A place to see good, share good, and do good.

Refresh Not-LiftedLIFT 2 Lifted

[Graph of views over time] 4 Viewed

FollowUn-Follow this Planet Spotlight  

Show on your Nest:



Flag as Spam or Fraud

The Buzz

This Planet Spotlight was created on Jun 23, 2015 @ 03:13:00 pm

See all Buzz

StandPart with One World Blue, LLC to connect and show activity on your Nest

Show on your Nest when One World Blue, LLC:








What's this?The list of who you connected to, and who connected with you, is normally public. This can help you and others find like minded or interesting people to connect with. But if necessary you can hide this connection, and it will not be visible to anyone, not even the person you are connecting to.

 

Comments

No Comments yet

Login or create an account and you can comment too!

Stand & Unite

Your Nest   Refresh

Login or create an account and you can create your own personal Nest!

Browse Planet Sanctuary Spotlights

Natural wonders Iguassu Falls

Iguassu Falls.jpg

Source:
https://en.wikipedia.org/wiki/Iguazu_Falls

Iguazu Falls are located where the Iguazu River tumbles over the edge of the Paraná Plateau, 23 kilometres (14 mi) upriver from the Iguazu's confluence with the Paraná River.[1] Numerous islands along the 2.7-kilometre-long (1.7 mi) edge divide the falls into many separate waterfalls and cataracts, varying between 60 to 82 metres (197 to 269 ft) high. The number of these smaller waterfalls fluctuates from 150 to 300, depending on the water level. Approximately half of the river's flow falls into a long and narrow chasm called the Devil's Throat (Garganta del Diablo in Spanish or Garganta do Diabo in Portuguese. The Devil's Throat is U-shaped, 82 metres high, 150 m wide, and 700 m long (269×492×2,297 ft). Placenames have been given also to many other smaller falls, such as San Martín Falls, Bossetti Falls, and many others.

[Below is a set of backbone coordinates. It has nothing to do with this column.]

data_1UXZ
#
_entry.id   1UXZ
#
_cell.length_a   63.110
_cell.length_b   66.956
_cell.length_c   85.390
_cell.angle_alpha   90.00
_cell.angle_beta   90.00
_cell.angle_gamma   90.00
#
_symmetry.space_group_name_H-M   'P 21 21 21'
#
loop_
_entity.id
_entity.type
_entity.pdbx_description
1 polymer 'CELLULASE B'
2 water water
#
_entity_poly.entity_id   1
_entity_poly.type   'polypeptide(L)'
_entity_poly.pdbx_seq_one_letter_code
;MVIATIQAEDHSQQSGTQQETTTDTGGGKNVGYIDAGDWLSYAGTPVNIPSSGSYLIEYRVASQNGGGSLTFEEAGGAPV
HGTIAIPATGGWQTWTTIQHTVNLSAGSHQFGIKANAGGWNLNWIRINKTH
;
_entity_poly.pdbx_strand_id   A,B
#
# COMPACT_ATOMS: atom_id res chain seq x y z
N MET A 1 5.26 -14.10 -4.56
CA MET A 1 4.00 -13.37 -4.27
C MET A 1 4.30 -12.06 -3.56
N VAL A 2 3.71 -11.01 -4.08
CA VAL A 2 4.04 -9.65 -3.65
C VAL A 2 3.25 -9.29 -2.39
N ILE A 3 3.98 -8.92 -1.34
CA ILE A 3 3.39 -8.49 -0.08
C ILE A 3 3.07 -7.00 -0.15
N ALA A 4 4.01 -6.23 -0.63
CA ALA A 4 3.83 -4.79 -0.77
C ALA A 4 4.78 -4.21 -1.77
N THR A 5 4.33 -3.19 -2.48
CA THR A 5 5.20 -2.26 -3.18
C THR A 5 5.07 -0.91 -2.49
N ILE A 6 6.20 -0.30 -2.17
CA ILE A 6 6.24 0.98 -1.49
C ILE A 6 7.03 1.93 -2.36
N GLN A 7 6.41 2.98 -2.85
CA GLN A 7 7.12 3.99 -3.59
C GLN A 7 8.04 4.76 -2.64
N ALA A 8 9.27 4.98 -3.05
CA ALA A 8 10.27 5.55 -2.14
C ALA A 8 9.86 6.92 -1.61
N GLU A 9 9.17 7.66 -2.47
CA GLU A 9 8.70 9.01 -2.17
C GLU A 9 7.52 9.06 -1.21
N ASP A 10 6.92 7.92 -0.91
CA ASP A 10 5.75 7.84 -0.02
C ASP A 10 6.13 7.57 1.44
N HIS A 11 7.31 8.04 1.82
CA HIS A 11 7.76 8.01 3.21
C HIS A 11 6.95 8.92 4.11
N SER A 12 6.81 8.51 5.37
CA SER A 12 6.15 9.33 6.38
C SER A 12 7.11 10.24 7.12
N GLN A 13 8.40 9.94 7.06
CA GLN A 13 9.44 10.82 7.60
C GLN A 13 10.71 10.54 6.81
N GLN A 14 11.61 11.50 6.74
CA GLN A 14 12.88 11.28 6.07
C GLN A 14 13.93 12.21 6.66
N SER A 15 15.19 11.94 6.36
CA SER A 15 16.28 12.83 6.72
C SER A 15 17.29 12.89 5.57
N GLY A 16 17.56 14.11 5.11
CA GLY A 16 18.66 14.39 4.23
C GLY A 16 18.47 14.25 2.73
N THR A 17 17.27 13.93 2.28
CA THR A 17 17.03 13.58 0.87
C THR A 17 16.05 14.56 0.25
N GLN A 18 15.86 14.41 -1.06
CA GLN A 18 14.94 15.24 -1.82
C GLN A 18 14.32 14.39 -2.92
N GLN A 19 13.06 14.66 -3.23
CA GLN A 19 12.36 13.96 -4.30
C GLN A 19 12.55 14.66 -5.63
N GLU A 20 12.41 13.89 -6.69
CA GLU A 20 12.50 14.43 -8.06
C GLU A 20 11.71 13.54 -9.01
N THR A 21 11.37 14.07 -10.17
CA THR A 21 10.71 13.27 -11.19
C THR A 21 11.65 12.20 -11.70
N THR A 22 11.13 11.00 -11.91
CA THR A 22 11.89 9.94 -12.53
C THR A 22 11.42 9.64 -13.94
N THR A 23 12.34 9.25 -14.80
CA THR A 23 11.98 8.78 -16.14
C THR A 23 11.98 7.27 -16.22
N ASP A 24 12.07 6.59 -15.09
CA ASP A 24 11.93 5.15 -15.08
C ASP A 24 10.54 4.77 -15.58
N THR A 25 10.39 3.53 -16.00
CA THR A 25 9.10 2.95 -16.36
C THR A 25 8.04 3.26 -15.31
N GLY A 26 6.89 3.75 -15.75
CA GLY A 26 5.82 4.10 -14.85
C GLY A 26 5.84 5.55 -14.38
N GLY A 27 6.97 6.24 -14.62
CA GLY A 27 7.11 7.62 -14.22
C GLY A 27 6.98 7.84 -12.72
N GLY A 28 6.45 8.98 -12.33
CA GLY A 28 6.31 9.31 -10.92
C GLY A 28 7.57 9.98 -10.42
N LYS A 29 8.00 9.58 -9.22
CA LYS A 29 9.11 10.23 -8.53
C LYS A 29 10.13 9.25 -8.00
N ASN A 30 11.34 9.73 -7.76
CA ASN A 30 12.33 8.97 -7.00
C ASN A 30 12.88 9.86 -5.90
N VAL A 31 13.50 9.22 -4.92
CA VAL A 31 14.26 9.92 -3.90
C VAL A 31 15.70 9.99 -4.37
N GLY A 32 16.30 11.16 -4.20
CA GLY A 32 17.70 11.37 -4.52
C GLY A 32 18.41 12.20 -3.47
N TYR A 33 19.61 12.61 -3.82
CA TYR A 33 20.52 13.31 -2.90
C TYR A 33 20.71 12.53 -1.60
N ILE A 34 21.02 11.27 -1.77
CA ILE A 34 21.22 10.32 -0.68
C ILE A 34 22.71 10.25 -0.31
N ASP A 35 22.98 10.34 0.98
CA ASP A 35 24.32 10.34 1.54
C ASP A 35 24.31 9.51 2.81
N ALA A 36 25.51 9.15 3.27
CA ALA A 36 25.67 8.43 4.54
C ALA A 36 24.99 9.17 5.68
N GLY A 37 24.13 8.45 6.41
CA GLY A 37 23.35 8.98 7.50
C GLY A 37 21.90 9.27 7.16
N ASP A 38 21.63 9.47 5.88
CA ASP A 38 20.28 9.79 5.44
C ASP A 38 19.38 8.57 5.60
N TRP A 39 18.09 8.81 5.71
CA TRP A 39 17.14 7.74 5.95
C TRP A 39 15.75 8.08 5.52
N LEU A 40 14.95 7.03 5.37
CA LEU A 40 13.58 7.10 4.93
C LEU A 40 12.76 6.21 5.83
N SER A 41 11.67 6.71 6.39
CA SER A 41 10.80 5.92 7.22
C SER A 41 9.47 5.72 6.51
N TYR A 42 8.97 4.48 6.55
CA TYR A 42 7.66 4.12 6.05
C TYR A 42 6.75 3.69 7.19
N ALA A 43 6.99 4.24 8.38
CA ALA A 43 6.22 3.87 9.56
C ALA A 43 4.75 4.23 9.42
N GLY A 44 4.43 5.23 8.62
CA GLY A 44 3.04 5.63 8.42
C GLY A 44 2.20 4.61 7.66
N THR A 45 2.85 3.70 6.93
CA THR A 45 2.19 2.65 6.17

Iguazú Falls from the Argentine side
About 900 metres (2,950 ft) of the 2.7-kilometre (1.7 mi) length does not have water flowing over it. The edge of the basalt cap recedes by 3 mm (0.1 in) per year. The water of the lower Iguazu collects in a canyon that drains into the Paraná River, a short distance downstream from the Itaipu Dam. The junction of the water flows marks the border between Brazil, Argentina, and Paraguay. There are points in the cities of Foz do Iguaçu, Brazil, Puerto Iguazú, Argentina, and Ciudad del Este, Paraguay, which have access to the Iguazu River, where the borders of all three nations may be seen, a popular tourist attraction for visitors to the three cities.

Accounts
Manage Account Privacy Policy Terms of Use Join Sales Team
Contact
Feedback Report a Problem Contact Us About Us
One World Blue Network
Initiatives Light on the World Planet Sanctuary Light of Culture Stand & Unite List Initiatives List World Spotlights List Planet Spotlights List Culture Spotlights
Universality
Universal Human Rights Peace in the World Social Network for
Social Change
   
           

© 2014-2018 One World Blue, LLC ®